- Mounting trade tensions and political uncertainty in Europe dominated the headlines. The trade dispute between the US and China intensified, with both countries increasing tariffs. US President Donald Trump also threatened to impose tariffs on Mexico in retaliation for illegal immigration.
- Most global sovereign yields declined sharply over the period amid an unexpected escalation in US-China trade tensions and rising concerns about slowing global growth. The US Treasury yield curve inverted between the three-month and 10-year segments of the curve, with the 10-year yield hitting a 21-month low. Markets have now priced in 50 basis points1 of rate cuts by the US Federal Reserve (Fed) in 2019. In Europe, German bund yields reached their lowest level on record. Australian yields dipped after the Reserve Bank of Australia Governor Philip Lowe strongly signaled that a rate cut could be coming in June.
- The US dollar (USD) appreciated against most major currencies. The British pound was the worst performer among G10 currencies, in the face of deepening Brexit uncertainty following the announcement of UK Prime Minister Theresa May’s intention to step down in June.
- Hartford World Bond Fund’s performance was positive over the month with both global government core strategies and opportunistic sources of return contributing.
- In global government core rates, dollar bloc and European economies benefitted as rates declined broadly over the month.
- In core currency, our exposure to the Japanese yen (JPY) contributed as we saw a move to safe-haven currencies over the period given the increase in trade tensions.
- Macro-driven duration2 strategies were positive. Our overweight duration positions to the front end of the US, UK, Australian and New Zealand curves drove positive performance as de-risking across asset classes led sovereign yields lower. In the UK, Brexit uncertainty deepened after Prime Minister May announced her intention to resign.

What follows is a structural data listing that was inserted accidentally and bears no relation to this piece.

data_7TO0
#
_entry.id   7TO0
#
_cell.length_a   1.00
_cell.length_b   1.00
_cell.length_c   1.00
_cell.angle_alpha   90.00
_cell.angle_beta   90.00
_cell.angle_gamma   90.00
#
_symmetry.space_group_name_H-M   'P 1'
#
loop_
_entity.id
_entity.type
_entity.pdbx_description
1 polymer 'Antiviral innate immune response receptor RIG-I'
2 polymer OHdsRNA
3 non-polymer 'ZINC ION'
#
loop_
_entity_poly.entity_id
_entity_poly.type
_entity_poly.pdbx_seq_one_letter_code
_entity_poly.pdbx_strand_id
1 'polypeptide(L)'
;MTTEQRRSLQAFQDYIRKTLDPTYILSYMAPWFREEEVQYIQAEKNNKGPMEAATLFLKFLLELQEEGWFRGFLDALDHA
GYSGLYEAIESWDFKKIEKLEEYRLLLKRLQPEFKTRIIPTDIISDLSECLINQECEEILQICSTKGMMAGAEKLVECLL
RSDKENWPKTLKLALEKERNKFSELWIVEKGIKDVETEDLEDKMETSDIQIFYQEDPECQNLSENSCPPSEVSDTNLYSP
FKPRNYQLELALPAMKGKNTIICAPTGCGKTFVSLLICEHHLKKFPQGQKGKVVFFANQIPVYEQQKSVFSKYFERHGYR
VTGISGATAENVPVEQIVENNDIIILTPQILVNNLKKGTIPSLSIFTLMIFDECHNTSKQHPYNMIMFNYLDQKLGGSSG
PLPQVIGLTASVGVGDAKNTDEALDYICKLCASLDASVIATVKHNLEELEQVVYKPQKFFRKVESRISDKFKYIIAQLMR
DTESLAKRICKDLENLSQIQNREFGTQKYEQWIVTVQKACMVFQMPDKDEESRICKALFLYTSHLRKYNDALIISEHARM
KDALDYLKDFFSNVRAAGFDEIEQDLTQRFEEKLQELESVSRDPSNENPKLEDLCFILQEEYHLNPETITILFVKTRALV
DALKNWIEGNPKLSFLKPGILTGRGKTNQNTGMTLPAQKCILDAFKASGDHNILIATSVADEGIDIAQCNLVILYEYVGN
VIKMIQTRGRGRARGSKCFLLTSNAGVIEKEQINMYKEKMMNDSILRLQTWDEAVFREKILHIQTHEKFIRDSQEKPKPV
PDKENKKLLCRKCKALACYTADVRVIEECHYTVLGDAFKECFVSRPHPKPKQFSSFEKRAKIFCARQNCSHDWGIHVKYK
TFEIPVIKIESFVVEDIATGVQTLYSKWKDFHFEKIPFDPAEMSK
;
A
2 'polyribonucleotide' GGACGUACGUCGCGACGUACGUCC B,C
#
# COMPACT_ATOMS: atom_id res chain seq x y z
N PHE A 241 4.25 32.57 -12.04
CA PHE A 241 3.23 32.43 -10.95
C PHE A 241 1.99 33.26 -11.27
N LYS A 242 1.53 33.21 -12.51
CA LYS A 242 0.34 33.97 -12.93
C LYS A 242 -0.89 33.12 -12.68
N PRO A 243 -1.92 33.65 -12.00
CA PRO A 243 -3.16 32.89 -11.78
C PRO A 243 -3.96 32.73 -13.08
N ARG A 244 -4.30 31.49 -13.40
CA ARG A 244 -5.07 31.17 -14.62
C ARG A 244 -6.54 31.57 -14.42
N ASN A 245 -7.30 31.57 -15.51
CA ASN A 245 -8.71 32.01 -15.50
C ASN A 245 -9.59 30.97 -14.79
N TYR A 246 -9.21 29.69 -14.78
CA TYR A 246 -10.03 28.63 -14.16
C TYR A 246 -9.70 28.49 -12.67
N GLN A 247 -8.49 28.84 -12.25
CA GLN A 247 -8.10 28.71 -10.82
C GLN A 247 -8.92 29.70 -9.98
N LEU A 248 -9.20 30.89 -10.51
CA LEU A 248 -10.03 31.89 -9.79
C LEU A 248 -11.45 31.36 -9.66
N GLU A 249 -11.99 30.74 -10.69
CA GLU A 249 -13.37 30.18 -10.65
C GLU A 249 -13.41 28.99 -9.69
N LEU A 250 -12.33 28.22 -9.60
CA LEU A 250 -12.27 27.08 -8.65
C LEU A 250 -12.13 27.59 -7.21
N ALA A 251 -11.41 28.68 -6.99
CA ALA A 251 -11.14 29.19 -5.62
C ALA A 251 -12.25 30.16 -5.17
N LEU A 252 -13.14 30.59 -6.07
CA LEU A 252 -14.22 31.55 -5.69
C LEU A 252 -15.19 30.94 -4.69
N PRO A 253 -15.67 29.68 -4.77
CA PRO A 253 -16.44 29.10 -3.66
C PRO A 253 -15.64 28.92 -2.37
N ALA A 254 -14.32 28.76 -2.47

- Our macro-driven currency strategies contributed positively to performance. Our overweight to the JPY versus the euro and the USD was beneficial given a uniform risk-off move as trade conflicts intensified and global growth showed signs of weakening. This was partly offset by an overweight to the Mexican peso, which detracted from performance. The currency declined late in the month after the US government threatened to increase tariffs effective June 10 unless the “illegal immigration problem is remedied.”
- Within opportunistic sources, emerging markets and high yield detracted, while our securitized exposure contributed modestly to total return performance.
- The Fund underperformed the benchmark because the Fund had a shorter duration during a time when most global sovereign yields fell.
Expenses as shown in the Fund’s most recent prospectus. Gross expenses do not reflect contractual fee waivers or expense reimbursement arrangements. Net expenses reflect such arrangements only with respect to Class Y. These arrangements remain in effect until 2/29/20 unless the Fund’s Board of Directors approves an earlier termination.
Performance data quoted represents past performance and does not guarantee future results. The investment return and principal value of the investment will fluctuate so that investors' shares, when redeemed, may be worth more or less than their original cost. Current performance may be lower or higher than the performance data quoted.
Share Class Inception: I, Y – 5/31/11; F – 2/28/17
Performance shown prior to the inception of a class reflects performance and operating expenses of another class(es) (excluding sales charges, if applicable). Had fees and expenses of a class been reflected for the periods prior to the inception of that class, performance would be different. Since inception (SI) performance is from 5/31/11. Performance and expenses for other share classes will vary. Additional information is in the prospectus. Performance and expenses for other share classes will vary. Additional information is in the prospectus.
Portfolio Positioning & Market Outlook
- Portfolio duration increased to 3.48 years at month end, largely due to the increase in our strategic market exposure.
- In core currency, we increased our exposure to the JPY given the escalation in trade uncertainty.
- In opportunistic macro duration strategies, we are tactically trading duration given the worsening outlook for global growth and intensifying trade disputes. Specifically, we are overweight the UK and Australia as we believe their central banks are likely to maintain accommodative policy.